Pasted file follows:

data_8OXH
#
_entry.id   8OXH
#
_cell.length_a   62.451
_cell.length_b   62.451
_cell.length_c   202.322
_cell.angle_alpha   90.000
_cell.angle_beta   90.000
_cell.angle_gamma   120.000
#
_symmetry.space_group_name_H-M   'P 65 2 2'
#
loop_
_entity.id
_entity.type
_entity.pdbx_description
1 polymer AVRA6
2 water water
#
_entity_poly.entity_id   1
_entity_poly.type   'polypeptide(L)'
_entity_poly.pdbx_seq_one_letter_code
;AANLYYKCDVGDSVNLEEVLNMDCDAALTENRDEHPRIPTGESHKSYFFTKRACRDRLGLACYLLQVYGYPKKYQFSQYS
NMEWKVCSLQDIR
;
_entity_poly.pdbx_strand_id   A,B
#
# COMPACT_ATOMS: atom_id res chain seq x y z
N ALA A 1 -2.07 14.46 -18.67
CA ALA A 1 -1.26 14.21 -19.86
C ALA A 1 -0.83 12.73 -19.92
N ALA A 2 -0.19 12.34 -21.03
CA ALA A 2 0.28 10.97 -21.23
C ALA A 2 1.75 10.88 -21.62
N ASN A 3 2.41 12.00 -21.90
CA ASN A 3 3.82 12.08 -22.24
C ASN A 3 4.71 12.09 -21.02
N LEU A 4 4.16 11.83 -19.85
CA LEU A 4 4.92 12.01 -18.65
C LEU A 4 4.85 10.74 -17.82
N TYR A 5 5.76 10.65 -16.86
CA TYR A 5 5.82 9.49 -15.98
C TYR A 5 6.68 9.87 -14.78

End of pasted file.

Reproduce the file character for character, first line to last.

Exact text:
data_8OXH
#
_entry.id   8OXH
#
_cell.length_a   62.451
_cell.length_b   62.451
_cell.length_c   202.322
_cell.angle_alpha   90.000
_cell.angle_beta   90.000
_cell.angle_gamma   120.000
#
_symmetry.space_group_name_H-M   'P 65 2 2'
#
loop_
_entity.id
_entity.type
_entity.pdbx_description
1 polymer AVRA6
2 water water
#
_entity_poly.entity_id   1
_entity_poly.type   'polypeptide(L)'
_entity_poly.pdbx_seq_one_letter_code
;AANLYYKCDVGDSVNLEEVLNMDCDAALTENRDEHPRIPTGESHKSYFFTKRACRDRLGLACYLLQVYGYPKKYQFSQYS
NMEWKVCSLQDIR
;
_entity_poly.pdbx_strand_id   A,B
#
# COMPACT_ATOMS: atom_id res chain seq x y z
N ALA A 1 -2.07 14.46 -18.67
CA ALA A 1 -1.26 14.21 -19.86
C ALA A 1 -0.83 12.73 -19.92
N ALA A 2 -0.19 12.34 -21.03
CA ALA A 2 0.28 10.97 -21.23
C ALA A 2 1.75 10.88 -21.62
N ASN A 3 2.41 12.00 -21.90
CA ASN A 3 3.82 12.08 -22.24
C ASN A 3 4.71 12.09 -21.02
N LEU A 4 4.16 11.83 -19.85
CA LEU A 4 4.92 12.01 -18.65
C LEU A 4 4.85 10.74 -17.82
N TYR A 5 5.76 10.65 -16.86
CA TYR A 5 5.82 9.49 -15.98
C TYR A 5 6.68 9.87 -14.78